Yes, it’s always manipulated by cynical opportunists driven by narrow political agendas, but the outrage itself is real, and it’s hardly confined to a movie. Without the pre-existing anger, in fact, the film would be like a detonator without dynamite. Only the combination of the two creates the explosion.
So in that sense, President Obama’s Republican critics are not wrong in suggesting that this week’s upsurge in protests represents, at least in part, a response to the Administration’s handling of the Middle East or even to what vice-presidential candidate Paul Ryan on Friday called “mixed signals” from the White House. But where Ryan and those echoing him are wrong — egregiously, spectacularly wrong — is in suggesting that the protests are a response to a retreat from “moral clarity and firmness of purpose,” watchwords of the Bush era. On the contrary, the Muslim world was up in arms against the U.S. on a sustained basis for most of the Bush presidency, precisely because of its wars in Iraq and Afghanistan, its unconditional backing of Israel as it pummeled Palestinians and the obvious hypocrisy of a policy of proclaiming democracy and freedom while coddling friendly despots. If the Arab world is angry at the “mixed messages” coming from the Obama Administration, that’s because the President in Cairo in 2009 had promised a break from Bush-era policies yet failed on many fronts to deliver it. It’s not the changes Obama’s made since the Bush era that drive Arab anger; it’s his Administration’s many continuities with Bush-era policies in the Middle East. Ryan demands that Obama show “American leadership” by marching even more closely in lockstep with Israeli Prime Minister Benjamin Netanyahu. That’s going to calm the crowds gathered in front of U.S. embassies in the Arab world?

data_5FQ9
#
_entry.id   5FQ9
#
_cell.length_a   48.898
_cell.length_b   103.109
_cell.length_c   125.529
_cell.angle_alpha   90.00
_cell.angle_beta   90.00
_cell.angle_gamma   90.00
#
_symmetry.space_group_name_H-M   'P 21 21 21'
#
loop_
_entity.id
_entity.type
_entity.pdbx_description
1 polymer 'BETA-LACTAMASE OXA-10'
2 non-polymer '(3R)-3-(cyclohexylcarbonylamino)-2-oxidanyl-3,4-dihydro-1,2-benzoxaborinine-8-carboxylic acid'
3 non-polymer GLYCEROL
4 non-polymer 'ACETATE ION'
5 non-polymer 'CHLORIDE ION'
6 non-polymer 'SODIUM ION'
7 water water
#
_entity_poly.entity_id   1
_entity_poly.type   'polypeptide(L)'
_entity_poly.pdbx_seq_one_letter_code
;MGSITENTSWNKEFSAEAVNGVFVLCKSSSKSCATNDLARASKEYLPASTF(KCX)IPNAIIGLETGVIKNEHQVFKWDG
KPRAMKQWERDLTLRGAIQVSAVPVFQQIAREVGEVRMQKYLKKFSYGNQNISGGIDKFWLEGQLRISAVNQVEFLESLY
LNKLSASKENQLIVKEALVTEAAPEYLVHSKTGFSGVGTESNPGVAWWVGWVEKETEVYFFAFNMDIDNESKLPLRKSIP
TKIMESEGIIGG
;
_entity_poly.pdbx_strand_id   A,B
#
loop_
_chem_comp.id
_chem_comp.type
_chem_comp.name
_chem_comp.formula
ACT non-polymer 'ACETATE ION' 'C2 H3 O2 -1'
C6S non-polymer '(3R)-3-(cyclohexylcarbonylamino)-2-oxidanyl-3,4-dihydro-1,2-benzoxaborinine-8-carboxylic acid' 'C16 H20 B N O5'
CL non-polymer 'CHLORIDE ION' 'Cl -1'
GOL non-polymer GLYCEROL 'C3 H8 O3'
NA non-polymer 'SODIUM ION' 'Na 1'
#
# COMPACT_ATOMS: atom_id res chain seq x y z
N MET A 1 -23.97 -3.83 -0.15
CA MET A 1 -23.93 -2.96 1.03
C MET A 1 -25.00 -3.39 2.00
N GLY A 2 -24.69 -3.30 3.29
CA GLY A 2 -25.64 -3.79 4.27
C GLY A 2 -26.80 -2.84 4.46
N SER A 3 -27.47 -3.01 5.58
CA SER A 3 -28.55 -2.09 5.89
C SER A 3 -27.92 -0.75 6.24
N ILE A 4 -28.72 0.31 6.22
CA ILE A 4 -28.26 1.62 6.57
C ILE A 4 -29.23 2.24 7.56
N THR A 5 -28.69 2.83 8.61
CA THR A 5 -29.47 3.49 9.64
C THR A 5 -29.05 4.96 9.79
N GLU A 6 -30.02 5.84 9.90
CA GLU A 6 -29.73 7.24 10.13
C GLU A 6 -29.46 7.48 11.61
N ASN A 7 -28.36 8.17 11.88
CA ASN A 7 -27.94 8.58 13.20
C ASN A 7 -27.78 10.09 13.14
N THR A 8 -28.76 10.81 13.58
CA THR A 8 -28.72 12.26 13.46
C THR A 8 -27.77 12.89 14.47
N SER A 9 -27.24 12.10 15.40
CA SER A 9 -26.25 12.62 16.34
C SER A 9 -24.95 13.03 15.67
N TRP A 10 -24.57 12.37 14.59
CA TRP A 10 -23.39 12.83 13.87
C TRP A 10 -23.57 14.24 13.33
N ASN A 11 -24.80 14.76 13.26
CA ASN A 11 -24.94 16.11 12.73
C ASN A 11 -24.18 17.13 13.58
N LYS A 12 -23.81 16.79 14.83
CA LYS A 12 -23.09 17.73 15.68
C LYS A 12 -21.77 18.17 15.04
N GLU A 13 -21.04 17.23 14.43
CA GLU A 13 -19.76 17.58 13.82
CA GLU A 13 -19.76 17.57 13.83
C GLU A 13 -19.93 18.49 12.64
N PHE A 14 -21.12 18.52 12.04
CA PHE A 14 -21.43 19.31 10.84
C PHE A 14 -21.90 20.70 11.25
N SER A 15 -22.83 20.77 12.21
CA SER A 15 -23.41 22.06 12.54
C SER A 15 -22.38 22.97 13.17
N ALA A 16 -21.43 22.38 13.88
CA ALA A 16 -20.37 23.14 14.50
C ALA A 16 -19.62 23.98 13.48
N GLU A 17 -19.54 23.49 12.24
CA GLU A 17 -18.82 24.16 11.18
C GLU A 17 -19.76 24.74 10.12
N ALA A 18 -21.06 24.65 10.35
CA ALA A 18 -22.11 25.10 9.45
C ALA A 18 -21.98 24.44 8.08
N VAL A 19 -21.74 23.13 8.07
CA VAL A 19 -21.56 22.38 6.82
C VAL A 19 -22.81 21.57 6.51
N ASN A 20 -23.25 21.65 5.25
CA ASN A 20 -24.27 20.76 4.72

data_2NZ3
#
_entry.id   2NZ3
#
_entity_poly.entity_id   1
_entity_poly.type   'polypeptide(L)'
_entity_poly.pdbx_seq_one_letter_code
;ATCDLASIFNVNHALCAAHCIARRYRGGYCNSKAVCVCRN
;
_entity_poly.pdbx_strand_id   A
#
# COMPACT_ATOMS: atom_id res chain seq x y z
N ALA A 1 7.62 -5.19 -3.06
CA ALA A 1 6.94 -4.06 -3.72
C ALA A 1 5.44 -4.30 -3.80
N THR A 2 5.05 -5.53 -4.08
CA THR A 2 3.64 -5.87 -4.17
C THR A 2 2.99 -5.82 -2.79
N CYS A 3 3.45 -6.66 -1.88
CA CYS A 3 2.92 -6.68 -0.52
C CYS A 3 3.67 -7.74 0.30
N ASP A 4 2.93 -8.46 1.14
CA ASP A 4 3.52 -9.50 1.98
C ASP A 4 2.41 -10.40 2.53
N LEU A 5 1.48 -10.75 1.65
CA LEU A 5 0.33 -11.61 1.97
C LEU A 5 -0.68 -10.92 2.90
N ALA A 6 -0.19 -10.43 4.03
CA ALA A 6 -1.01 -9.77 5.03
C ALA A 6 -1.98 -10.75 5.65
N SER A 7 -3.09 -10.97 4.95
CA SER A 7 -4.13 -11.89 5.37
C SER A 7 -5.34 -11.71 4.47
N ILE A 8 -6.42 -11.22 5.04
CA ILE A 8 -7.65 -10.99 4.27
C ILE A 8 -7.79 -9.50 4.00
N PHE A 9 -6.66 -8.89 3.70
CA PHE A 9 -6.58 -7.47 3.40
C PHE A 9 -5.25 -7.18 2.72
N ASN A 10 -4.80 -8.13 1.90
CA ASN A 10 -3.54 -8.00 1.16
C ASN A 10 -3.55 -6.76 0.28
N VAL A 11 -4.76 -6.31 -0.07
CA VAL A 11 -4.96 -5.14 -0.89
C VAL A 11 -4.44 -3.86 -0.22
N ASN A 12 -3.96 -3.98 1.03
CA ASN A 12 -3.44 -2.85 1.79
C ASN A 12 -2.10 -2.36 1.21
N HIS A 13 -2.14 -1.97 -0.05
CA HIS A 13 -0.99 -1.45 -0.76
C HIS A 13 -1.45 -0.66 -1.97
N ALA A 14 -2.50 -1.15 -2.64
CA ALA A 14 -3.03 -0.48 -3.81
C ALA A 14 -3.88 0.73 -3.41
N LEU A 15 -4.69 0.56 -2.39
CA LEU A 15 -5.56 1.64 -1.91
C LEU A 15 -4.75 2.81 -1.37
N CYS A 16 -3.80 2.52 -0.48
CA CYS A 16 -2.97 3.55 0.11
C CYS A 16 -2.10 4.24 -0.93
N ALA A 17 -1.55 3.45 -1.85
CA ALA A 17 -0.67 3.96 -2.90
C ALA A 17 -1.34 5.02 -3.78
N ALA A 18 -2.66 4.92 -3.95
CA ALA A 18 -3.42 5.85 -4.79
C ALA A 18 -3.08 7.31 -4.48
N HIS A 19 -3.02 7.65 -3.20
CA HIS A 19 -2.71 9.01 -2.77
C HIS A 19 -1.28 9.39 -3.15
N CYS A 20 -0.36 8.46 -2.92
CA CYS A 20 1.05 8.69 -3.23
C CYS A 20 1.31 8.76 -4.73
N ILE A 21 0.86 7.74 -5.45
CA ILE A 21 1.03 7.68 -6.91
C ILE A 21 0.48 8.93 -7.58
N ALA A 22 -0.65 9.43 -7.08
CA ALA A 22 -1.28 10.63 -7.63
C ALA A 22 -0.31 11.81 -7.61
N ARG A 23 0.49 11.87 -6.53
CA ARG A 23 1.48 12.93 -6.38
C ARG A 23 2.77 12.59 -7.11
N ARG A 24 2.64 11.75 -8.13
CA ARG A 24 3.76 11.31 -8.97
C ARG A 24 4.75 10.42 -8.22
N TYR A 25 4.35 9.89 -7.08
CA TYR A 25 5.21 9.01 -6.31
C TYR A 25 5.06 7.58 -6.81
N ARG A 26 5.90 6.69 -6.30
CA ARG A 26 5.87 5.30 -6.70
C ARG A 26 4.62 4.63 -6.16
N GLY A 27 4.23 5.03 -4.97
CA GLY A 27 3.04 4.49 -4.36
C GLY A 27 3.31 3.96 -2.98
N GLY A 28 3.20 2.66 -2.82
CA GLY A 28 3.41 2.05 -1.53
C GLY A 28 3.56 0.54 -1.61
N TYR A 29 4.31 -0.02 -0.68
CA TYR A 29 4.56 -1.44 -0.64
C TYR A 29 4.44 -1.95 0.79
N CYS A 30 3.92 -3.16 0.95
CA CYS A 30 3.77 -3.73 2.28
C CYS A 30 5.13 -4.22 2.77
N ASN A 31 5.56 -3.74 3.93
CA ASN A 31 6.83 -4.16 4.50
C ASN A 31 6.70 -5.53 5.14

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Thoughtful foreign policy wonks from hawkish heavy hitter Robert Kagan, a key Bush Administration adviser during the Iraq war, to liberal experts in Arab politics like the Carnegie Endowment’s Nathan Brown concur in supporting a measured response that recognizes the political and social crises under way in the Arab world while seeking engagement with the emergent Islamist governments in order to push them in a more pragmatic direction.
The Muslim Brotherhood in Egypt appears to have tried to signal, however clumsily, that it too seeks engagement and a new relationship with Western powers. But it can’t ignore the stream of anger unleashed by the broadcasting on Salafist TV networks of clips from a crude video provocation. That’s why it has called on its followers to protest the film but to do so peacefully at their local mosques. In other words, not at the U.S. embassy. Something tells me that such roundabout efforts to calm the situation by encouraging but also limiting protest — as two-sided as they may seem to an American media audience — may offer the best hope of changing the dynamic. Events over the past week in Libya, Egypt, Tunisia and Yemen are a reminder that the region, and Washington’s relationship with it, has entered uncharted territory over the past two years.
Neither bromides about “moral clarity” nor evasions of the enduring contradictions and ambiguities in U.S. policy offer much guidance. As the Arab world changes, it asks new questions of itself and also of the major superpower in its midst. That conversation, which will be anything but comfortable, is only just beginning.